Loading presentation...

Present Remotely

Send the link below via email or IM

Copy

Present to your audience

Start remote presentation

  • Invited audience members will follow you as you navigate and present
  • People invited to a presentation do not need a Prezi account
  • This link expires 10 minutes after you close the presentation
  • A maximum of 30 users can follow your presentation
  • Learn more about this feature in our knowledge base article

Do you really want to delete this prezi?

Neither you, nor the coeditors you shared it with will be able to recover it again.

DeleteCancel

US Imperialism in the Progressive Era (1890-1920)

No description
by

Chris Davlin

on 4 February 2014

Comments (0)

Please log in to add your comment.

Report abuse

Transcript of US Imperialism in the Progressive Era (1890-1920)

US Imperialism in the Progressive Era (1890-1920)
Chris Davlin

Progressive Movement reforming the U.S.
Reforms of the Progressive Movement
The Industrial revolution of America forced some boundaries to be pushed and most workers to be pushed around. Thus, in response to the dangerous workplaces in the major cities, the AFL, the American Federation of Labor, was one of the first organized labor unions. Their goal was to raise wages, cut working hours shorter, and improve the hazardous working conditions they were in. The AFL liked to bargain rather than to strike.
Workers' response: strikes
During the Industrial age in America, strikes were constantly happening. Often, the strikes would end in violence. The Homestead Act in Pittsburgh left 13 men dead and any injured in a large fight. These strikes were blamed on the labor unions, like the AFL, and those labor unions were disliked by many.
Image by goodtextures: http://fav.me/d2he3r8
Progressivism looked to elevate the public good over private interests. During this movement, many pieces of legislature were passed that protected workers' rights, issued voting rights to women, and also shielded children from the dangers of factory work. Within three presidents' terms, working in America became completely safer and fairer for all. For example, the Keating-Owen Child Labor Act under President Wilson's term prohibited employment of children under age 14 in factories producing goods for interstate commerce. Another example of fairness during this time is the Nineteenth Amendment being passed, also in President Wilson's term, allowing women the same rights as men to vote.
Workers' response to the evils of Industrialization: labor unions.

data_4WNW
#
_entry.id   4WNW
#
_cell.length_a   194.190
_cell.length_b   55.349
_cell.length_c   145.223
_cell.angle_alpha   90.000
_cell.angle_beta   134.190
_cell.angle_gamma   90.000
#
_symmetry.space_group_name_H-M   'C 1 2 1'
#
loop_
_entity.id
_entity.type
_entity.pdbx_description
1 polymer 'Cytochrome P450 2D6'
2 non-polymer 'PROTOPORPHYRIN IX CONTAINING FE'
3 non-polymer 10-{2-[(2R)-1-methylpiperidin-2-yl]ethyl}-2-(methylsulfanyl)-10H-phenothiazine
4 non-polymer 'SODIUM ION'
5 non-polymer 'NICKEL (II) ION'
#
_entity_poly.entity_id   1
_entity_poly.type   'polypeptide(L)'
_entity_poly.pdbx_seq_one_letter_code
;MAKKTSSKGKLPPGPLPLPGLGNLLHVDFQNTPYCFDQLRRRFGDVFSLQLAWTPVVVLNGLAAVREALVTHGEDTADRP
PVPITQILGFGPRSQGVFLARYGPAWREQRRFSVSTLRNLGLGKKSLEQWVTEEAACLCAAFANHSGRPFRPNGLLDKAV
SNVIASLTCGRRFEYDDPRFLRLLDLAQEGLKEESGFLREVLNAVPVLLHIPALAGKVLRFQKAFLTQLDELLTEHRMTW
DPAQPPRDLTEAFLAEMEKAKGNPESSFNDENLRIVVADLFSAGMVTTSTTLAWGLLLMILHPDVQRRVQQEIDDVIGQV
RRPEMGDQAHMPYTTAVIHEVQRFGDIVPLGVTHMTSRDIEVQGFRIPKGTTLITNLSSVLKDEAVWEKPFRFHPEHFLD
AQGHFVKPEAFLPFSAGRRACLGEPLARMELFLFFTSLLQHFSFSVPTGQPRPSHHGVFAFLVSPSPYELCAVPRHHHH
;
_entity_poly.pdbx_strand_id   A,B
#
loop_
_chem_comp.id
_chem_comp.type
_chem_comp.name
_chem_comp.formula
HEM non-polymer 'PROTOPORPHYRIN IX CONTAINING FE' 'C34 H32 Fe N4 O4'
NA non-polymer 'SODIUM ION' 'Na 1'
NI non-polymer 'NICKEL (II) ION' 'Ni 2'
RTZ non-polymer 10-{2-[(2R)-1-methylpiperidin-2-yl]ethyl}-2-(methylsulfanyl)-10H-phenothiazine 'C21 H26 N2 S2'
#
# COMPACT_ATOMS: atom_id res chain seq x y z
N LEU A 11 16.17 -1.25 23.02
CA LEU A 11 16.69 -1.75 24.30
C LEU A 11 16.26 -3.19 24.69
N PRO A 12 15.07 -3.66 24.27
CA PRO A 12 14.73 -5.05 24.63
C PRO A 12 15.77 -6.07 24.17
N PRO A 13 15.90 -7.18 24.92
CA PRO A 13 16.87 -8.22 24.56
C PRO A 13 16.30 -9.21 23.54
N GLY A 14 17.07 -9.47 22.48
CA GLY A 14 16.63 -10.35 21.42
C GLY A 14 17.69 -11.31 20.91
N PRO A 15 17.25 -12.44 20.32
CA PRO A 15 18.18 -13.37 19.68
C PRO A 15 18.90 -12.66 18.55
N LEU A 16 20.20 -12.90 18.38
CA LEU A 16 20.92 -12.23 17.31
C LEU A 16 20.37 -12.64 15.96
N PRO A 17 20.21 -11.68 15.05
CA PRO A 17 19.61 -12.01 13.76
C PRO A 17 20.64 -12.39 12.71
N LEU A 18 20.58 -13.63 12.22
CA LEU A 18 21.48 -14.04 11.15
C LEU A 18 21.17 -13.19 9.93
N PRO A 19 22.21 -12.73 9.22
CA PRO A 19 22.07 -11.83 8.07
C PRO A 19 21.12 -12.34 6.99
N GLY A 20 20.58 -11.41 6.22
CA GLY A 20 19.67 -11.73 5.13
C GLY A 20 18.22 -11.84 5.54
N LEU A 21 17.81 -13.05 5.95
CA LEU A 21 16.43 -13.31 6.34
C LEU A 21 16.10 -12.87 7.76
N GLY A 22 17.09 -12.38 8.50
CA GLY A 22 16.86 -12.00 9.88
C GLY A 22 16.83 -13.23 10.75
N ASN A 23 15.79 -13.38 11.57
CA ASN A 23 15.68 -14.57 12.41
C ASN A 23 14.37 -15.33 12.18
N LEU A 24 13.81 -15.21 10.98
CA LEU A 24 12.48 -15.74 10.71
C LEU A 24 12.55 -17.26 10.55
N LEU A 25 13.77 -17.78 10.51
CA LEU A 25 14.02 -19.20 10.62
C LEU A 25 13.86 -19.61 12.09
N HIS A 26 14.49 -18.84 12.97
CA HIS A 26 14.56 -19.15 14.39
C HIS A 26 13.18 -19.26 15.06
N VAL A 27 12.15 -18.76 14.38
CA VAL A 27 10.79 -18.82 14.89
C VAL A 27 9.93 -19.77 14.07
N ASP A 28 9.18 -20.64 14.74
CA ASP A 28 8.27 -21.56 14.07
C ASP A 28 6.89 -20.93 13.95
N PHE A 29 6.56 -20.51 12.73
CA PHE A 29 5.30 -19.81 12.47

Workers' response
Reasons for the Spanish-American War
During the Cuban War of Independence, America was intervening in the take down of the Spanish rule in Cuba. Meanwhile, yellow journalism ran wild in the States. Most of the major journalists of the time were writing against the Spanish rule in Cuba, which agitated a lot of Americans. It didn't help that the
Maine
, a large American naval ship, mysteriously sank. The Spanish were blamed and this forced Pres. McKinley to start this war.
Results of the Spanish-American War
This was not a long lived war. Only lasting 10 weeks, the American navy proved superior as we decimated the Spanish presence in Cuba and the Philippines. The spoils of this war for America was to look over Cuba, the Spanish also cedes the Philippine Islands, Puerto Rico, and Guam to the United States for the sum of $20 million.
U.S. expansion in the Progressive Era: President Theodore Roosevelt
This progressive President believed the U.S. should exert its influence over the world and that we are a great power in the world. By any means necessary, he would prove this point. During his term, Roosevelt issued the Roosevelt Corollary, which said that the U.S. must act as the "international police power" to preserve peace and order and also to protect American interests in the Western Hemisphere. As a result, the U.S. intervened in Latin America and the Caribbean to promote stability in that region.
U.S. Expansion during the Progressive Era: President William Howard Taft
This president developed policy based on economic goals. He encouraged American trade and investment in Latin American and Asia. Taft also claimed this would limit the use of force overseas, but when problems arose the U.S. used force to protect its interests.
U.S. expansion during the Progressive Era: President Woodrow Wilson
Wilson based his foreign policy on democratic ideals rather than economic investment or the use of force. Pres. Wilson also believed that American interests were best served by supporting democracy and introduced the value of self-determination. despite promises that America would be more concerned with human rights than with its own economic or political interests, he intervened in Latin America and the Caribbean more than either Roosevelt or Taft.
Full transcript